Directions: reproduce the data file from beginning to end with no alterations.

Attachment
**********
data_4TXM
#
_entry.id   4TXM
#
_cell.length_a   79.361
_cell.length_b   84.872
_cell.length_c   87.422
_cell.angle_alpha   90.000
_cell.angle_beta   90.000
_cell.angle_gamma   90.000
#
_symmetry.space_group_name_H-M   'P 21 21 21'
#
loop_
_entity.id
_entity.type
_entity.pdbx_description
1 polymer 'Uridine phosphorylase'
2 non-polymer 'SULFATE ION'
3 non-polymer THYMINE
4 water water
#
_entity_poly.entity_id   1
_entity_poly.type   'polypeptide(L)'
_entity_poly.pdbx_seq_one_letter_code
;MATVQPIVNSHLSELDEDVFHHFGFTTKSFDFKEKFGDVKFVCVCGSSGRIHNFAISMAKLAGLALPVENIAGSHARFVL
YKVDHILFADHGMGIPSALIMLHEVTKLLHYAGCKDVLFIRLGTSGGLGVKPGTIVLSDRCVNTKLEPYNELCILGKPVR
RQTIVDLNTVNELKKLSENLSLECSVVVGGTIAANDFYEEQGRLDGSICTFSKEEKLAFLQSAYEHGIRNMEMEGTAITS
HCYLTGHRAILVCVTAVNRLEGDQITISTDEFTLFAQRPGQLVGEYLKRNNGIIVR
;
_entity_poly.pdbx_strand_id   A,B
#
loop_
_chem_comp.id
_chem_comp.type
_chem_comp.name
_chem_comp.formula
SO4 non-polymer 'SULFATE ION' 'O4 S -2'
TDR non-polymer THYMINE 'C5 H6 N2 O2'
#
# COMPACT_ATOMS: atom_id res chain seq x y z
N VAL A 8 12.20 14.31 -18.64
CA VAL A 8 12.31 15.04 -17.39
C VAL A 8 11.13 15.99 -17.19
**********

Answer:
data_4TXM
#
_entry.id   4TXM
#
_cell.length_a   79.361
_cell.length_b   84.872
_cell.length_c   87.422
_cell.angle_alpha   90.000
_cell.angle_beta   90.000
_cell.angle_gamma   90.000
#
_symmetry.space_group_name_H-M   'P 21 21 21'
#
loop_
_entity.id
_entity.type
_entity.pdbx_description
1 polymer 'Uridine phosphorylase'
2 non-polymer 'SULFATE ION'
3 non-polymer THYMINE
4 water water
#
_entity_poly.entity_id   1
_entity_poly.type   'polypeptide(L)'
_entity_poly.pdbx_seq_one_letter_code
;MATVQPIVNSHLSELDEDVFHHFGFTTKSFDFKEKFGDVKFVCVCGSSGRIHNFAISMAKLAGLALPVENIAGSHARFVL
YKVDHILFADHGMGIPSALIMLHEVTKLLHYAGCKDVLFIRLGTSGGLGVKPGTIVLSDRCVNTKLEPYNELCILGKPVR
RQTIVDLNTVNELKKLSENLSLECSVVVGGTIAANDFYEEQGRLDGSICTFSKEEKLAFLQSAYEHGIRNMEMEGTAITS
HCYLTGHRAILVCVTAVNRLEGDQITISTDEFTLFAQRPGQLVGEYLKRNNGIIVR
;
_entity_poly.pdbx_strand_id   A,B
#
loop_
_chem_comp.id
_chem_comp.type
_chem_comp.name
_chem_comp.formula
SO4 non-polymer 'SULFATE ION' 'O4 S -2'
TDR non-polymer THYMINE 'C5 H6 N2 O2'
#
# COMPACT_ATOMS: atom_id res chain seq x y z
N VAL A 8 12.20 14.31 -18.64
CA VAL A 8 12.31 15.04 -17.39
C VAL A 8 11.13 15.99 -17.19